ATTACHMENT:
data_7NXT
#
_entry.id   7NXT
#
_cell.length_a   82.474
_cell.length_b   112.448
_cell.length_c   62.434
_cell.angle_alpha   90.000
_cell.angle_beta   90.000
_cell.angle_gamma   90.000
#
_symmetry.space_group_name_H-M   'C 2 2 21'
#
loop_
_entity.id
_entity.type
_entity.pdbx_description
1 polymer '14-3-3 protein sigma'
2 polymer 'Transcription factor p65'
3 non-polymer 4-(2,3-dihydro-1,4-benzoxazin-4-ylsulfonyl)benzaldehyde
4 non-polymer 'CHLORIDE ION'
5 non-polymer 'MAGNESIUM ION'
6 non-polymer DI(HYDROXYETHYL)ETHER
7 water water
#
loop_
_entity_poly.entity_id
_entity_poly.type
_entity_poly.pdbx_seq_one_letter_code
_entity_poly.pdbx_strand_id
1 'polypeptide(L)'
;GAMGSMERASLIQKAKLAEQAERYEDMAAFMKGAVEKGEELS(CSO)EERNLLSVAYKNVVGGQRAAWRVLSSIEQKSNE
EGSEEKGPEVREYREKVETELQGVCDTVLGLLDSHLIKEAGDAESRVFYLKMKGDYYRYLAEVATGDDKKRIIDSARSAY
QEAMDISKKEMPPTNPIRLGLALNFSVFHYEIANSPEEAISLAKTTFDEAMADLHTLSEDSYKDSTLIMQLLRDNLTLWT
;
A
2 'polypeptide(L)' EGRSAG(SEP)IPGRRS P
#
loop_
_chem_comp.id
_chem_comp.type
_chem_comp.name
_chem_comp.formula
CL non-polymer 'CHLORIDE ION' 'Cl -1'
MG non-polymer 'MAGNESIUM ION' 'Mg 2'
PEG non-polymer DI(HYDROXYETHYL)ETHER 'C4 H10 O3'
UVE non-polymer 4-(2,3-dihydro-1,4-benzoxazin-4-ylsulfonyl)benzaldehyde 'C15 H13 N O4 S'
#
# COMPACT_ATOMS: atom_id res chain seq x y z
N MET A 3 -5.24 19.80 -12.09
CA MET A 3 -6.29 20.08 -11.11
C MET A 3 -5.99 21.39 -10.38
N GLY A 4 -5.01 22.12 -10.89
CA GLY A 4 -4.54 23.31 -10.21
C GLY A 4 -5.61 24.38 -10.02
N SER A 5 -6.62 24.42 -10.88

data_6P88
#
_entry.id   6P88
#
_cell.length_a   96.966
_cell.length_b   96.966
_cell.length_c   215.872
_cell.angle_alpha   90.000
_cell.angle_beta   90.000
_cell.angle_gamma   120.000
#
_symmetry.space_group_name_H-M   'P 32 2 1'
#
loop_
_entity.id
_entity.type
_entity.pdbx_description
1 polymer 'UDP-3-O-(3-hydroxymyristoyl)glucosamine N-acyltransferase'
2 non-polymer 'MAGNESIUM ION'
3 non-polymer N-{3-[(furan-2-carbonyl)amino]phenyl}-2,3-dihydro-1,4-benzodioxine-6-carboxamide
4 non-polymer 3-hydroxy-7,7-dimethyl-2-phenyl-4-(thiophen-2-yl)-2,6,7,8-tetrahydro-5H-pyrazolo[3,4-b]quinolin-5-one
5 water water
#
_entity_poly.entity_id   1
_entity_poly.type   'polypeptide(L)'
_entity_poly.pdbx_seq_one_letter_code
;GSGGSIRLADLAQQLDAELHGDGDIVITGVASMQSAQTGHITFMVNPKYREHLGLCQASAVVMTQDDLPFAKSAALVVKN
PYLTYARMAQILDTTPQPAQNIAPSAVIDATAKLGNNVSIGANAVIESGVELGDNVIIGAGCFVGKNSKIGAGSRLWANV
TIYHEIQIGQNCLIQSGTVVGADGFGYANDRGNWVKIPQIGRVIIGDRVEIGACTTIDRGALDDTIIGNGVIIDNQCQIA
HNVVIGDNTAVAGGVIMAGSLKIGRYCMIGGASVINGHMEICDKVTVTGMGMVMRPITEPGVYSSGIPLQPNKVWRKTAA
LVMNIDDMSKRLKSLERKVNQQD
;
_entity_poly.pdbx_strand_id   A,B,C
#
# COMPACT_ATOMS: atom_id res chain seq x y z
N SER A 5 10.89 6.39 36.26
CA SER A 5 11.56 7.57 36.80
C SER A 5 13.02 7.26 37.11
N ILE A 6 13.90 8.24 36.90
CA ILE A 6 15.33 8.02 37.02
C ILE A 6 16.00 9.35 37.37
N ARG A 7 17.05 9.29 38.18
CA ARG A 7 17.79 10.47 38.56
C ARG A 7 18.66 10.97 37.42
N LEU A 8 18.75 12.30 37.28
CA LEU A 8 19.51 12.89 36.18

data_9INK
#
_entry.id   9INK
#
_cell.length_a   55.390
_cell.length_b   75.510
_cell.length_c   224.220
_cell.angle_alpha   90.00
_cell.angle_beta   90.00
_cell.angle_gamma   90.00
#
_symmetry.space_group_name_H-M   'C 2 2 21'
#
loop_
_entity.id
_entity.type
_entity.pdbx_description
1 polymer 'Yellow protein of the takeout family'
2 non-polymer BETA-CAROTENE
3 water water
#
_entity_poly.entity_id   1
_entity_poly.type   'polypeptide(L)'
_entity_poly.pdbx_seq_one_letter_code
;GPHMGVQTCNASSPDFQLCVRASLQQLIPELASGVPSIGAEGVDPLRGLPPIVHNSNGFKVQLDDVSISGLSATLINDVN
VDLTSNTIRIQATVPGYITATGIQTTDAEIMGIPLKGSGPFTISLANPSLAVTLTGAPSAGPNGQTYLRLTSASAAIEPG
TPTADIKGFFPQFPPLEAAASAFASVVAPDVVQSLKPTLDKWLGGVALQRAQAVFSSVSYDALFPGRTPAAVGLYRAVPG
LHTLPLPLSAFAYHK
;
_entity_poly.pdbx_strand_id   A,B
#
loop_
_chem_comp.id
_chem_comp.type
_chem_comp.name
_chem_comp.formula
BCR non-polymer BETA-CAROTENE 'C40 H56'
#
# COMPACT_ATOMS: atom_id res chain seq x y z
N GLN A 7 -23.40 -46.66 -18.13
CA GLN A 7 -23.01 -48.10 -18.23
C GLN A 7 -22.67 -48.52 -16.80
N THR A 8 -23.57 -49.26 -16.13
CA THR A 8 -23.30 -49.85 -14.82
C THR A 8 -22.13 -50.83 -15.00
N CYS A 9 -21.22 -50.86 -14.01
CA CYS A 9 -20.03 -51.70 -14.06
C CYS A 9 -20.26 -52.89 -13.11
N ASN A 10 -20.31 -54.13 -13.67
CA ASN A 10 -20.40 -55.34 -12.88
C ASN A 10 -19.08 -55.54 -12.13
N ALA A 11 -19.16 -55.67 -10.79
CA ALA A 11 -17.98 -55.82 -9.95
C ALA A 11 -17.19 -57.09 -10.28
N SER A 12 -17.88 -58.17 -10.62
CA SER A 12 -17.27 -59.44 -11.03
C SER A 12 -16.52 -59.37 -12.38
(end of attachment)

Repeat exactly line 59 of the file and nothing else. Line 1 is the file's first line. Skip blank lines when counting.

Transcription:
_entry.id   6P88